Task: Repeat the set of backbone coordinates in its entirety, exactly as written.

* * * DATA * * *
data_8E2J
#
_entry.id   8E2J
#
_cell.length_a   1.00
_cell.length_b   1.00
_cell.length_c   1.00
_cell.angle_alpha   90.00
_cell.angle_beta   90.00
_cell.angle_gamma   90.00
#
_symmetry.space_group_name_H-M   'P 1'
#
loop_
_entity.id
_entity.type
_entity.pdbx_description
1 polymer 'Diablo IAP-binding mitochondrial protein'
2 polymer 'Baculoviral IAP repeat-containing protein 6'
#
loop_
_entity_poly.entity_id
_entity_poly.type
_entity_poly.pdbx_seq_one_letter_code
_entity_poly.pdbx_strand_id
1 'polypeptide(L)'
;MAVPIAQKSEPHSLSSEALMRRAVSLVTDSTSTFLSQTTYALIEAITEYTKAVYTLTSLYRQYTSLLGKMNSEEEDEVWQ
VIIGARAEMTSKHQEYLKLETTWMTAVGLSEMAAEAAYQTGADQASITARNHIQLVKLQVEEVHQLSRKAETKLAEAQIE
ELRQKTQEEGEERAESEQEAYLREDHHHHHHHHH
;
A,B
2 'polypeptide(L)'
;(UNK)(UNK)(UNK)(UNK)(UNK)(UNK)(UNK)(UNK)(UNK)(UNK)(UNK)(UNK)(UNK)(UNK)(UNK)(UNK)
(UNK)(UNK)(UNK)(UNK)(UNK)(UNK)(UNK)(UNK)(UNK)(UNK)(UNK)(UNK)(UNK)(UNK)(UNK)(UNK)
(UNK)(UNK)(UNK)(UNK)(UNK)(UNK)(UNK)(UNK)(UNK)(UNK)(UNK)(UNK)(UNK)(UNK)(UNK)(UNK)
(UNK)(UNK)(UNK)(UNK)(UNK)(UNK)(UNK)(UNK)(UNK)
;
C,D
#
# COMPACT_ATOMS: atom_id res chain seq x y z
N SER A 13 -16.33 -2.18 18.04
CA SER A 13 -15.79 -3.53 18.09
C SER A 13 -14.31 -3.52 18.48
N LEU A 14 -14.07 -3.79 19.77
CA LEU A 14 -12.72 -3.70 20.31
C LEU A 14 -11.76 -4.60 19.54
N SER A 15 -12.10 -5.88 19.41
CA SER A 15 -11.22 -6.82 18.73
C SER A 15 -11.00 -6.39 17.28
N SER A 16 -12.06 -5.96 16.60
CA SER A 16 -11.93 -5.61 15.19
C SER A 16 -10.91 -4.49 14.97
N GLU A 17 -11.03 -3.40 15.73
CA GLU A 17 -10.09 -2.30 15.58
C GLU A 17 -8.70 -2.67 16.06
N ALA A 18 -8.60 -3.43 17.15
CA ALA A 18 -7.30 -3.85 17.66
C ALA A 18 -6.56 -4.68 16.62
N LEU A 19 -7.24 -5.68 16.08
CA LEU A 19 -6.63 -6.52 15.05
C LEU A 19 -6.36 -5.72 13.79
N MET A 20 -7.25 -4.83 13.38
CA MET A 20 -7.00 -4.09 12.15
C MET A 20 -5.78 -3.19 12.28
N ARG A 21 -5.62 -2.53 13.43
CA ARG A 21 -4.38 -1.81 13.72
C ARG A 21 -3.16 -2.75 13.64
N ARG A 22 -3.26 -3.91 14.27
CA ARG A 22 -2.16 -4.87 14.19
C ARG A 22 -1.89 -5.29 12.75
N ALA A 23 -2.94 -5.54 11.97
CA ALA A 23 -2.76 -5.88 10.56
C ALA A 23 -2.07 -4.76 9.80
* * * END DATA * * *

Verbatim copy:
data_8E2J
#
_entry.id   8E2J
#
_cell.length_a   1.00
_cell.length_b   1.00
_cell.length_c   1.00
_cell.angle_alpha   90.00
_cell.angle_beta   90.00
_cell.angle_gamma   90.00
#
_symmetry.space_group_name_H-M   'P 1'
#
loop_
_entity.id
_entity.type
_entity.pdbx_description
1 polymer 'Diablo IAP-binding mitochondrial protein'
2 polymer 'Baculoviral IAP repeat-containing protein 6'
#
loop_
_entity_poly.entity_id
_entity_poly.type
_entity_poly.pdbx_seq_one_letter_code
_entity_poly.pdbx_strand_id
1 'polypeptide(L)'
;MAVPIAQKSEPHSLSSEALMRRAVSLVTDSTSTFLSQTTYALIEAITEYTKAVYTLTSLYRQYTSLLGKMNSEEEDEVWQ
VIIGARAEMTSKHQEYLKLETTWMTAVGLSEMAAEAAYQTGADQASITARNHIQLVKLQVEEVHQLSRKAETKLAEAQIE
ELRQKTQEEGEERAESEQEAYLREDHHHHHHHHH
;
A,B
2 'polypeptide(L)'
;(UNK)(UNK)(UNK)(UNK)(UNK)(UNK)(UNK)(UNK)(UNK)(UNK)(UNK)(UNK)(UNK)(UNK)(UNK)(UNK)
(UNK)(UNK)(UNK)(UNK)(UNK)(UNK)(UNK)(UNK)(UNK)(UNK)(UNK)(UNK)(UNK)(UNK)(UNK)(UNK)
(UNK)(UNK)(UNK)(UNK)(UNK)(UNK)(UNK)(UNK)(UNK)(UNK)(UNK)(UNK)(UNK)(UNK)(UNK)(UNK)
(UNK)(UNK)(UNK)(UNK)(UNK)(UNK)(UNK)(UNK)(UNK)
;
C,D
#
# COMPACT_ATOMS: atom_id res chain seq x y z
N SER A 13 -16.33 -2.18 18.04
CA SER A 13 -15.79 -3.53 18.09
C SER A 13 -14.31 -3.52 18.48
N LEU A 14 -14.07 -3.79 19.77
CA LEU A 14 -12.72 -3.70 20.31
C LEU A 14 -11.76 -4.60 19.54
N SER A 15 -12.10 -5.88 19.41
CA SER A 15 -11.22 -6.82 18.73
C SER A 15 -11.00 -6.39 17.28
N SER A 16 -12.06 -5.96 16.60
CA SER A 16 -11.93 -5.61 15.19
C SER A 16 -10.91 -4.49 14.97
N GLU A 17 -11.03 -3.40 15.73
CA GLU A 17 -10.09 -2.30 15.58
C GLU A 17 -8.70 -2.67 16.06
N ALA A 18 -8.60 -3.43 17.15
CA ALA A 18 -7.30 -3.85 17.66
C ALA A 18 -6.56 -4.68 16.62
N LEU A 19 -7.24 -5.68 16.08
CA LEU A 19 -6.63 -6.52 15.05
C LEU A 19 -6.36 -5.72 13.79
N MET A 20 -7.25 -4.83 13.38
CA MET A 20 -7.00 -4.09 12.15
C MET A 20 -5.78 -3.19 12.28
N ARG A 21 -5.62 -2.53 13.43
CA ARG A 21 -4.38 -1.81 13.72
C ARG A 21 -3.16 -2.75 13.64
N ARG A 22 -3.26 -3.91 14.27
CA ARG A 22 -2.16 -4.87 14.19
C ARG A 22 -1.89 -5.29 12.75
N ALA A 23 -2.94 -5.54 11.97
CA ALA A 23 -2.76 -5.88 10.56
C ALA A 23 -2.07 -4.76 9.80